On Jan. 17, 2010, a 51-year-old male volunteer major responded to a reported residential fire at 1:30 P.M. The major, on call for the weekend, responded from his home to the scene. Units arrived on the scene at 1:37 and determined the “smoke” was actually steam from a shower. Units were released...
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On Jan. 17, 2010, a 51-year-old male volunteer major responded to a reported residential fire at 1:30 P.M. The major, on call for the weekend, responded from his home to the scene. Units arrived on the scene at 1:37 and determined the “smoke” was actually steam from a shower. Units were released from the scene at 1:40. Three hours after returning home, the major went to exercise at a local fitness facility with his trainer. After walking on a treadmill for approximately 25 minutes, the major had a short cool-down period when he suddenly collapsed. Cardiopulmonary resuscitation (CPR) and advanced life support were begun as an ambulance was requested. Despite CPR and advanced life support by the fitness center staff, fire department (FD) emergency medical technicians, ambulance paramedics, and hospital’s emergency department (ED) staff, the major died. The death certificate, completed by the attending physician, listed “ischemic heart disease with cardiac arrest” due to “coronary artery disease” as the cause of death. The autopsy, completed by the county coroner, listed “ischemic heart disease” as the cause of death. Given the major’s severe underlying coronary artery disease, NIOSH investigators concluded that the physical exertion involved in performing physical fitness training triggered his sudden cardiac death.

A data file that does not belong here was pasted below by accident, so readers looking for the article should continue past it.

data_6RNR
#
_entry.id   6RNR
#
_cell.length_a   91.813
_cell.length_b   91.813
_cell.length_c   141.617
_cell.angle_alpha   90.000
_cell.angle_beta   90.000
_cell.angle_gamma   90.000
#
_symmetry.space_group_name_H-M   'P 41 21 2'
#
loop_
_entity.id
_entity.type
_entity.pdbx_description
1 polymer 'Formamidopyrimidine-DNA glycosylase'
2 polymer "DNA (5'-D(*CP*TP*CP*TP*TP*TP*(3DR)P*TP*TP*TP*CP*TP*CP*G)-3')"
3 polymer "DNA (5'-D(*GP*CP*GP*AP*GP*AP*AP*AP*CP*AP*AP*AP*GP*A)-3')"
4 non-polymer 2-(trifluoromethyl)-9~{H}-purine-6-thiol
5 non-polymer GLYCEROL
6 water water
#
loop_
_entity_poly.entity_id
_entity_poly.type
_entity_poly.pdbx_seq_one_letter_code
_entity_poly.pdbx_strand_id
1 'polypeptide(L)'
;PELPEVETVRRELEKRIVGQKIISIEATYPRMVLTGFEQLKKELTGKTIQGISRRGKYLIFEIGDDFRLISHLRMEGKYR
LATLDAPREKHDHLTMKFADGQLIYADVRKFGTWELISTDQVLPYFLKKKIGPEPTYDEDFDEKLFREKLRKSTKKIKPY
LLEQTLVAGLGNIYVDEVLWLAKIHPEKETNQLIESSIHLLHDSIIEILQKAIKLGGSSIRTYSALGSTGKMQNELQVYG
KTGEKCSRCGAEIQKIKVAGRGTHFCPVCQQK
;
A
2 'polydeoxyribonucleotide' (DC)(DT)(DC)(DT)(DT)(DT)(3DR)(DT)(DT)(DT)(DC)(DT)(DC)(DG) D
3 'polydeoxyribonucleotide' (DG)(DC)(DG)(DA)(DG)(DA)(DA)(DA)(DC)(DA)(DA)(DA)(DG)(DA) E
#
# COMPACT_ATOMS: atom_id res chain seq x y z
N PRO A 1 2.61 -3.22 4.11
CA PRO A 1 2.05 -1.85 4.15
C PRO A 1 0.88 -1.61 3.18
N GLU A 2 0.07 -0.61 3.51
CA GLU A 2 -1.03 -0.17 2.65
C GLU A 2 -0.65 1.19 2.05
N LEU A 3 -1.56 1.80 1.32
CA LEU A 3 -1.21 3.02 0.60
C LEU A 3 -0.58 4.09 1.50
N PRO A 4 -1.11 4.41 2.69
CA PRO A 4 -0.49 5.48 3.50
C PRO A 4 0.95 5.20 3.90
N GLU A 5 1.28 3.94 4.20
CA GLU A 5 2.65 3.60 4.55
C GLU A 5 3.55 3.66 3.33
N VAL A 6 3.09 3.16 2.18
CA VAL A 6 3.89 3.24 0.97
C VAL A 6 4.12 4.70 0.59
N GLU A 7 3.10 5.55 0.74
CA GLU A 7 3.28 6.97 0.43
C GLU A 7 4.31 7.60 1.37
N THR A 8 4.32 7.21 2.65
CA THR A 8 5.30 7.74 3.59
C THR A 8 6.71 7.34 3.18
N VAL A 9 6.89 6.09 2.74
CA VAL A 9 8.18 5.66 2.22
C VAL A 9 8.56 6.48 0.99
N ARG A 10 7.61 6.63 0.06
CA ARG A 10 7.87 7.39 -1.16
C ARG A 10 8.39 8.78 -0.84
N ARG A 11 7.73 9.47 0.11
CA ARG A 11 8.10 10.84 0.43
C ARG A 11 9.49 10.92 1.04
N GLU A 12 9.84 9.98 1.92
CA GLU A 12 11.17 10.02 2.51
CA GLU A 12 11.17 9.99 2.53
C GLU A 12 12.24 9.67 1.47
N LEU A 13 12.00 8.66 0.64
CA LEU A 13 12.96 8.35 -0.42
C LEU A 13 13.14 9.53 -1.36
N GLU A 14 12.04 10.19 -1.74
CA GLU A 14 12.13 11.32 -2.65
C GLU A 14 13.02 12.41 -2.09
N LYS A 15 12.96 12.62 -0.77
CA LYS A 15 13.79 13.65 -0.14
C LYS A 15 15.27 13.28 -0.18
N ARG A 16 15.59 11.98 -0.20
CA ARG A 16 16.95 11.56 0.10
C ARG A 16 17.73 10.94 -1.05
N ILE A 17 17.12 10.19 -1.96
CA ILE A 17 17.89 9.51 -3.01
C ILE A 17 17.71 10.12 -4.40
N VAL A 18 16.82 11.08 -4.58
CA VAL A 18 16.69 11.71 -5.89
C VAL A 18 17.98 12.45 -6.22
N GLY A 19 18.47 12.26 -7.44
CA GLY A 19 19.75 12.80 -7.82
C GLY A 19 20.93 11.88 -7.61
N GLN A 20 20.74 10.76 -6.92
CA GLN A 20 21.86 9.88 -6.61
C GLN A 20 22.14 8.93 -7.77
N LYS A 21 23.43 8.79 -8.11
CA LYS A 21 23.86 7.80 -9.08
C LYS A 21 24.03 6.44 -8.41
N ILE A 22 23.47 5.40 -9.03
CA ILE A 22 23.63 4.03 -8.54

The major was 6-foot-2 and weighed 253 pounds, giving him a body mass index (BMI) of 32.5. A BMI greater than 30 is considered obese. The major’s risk factors for coronary artery disease included hypercholesterolemia (high blood cholesterol) and obesity/lack of exercise. He had not been prescribed any lipid-lowering medications and had begun a self-initiated exercise program in January 2010.
NIOSH investigators offer the following recommendations to address general safety and health issues. It is unclear whether these recommendations would have prevented the major’s death:
- Perform an annual physical performance (physical ability) evaluation
- Phase in a comprehensive wellness and fitness program for firefighters
For the complete report, see http://www.cdc.gov/niosh/fire/reports/face201008.html.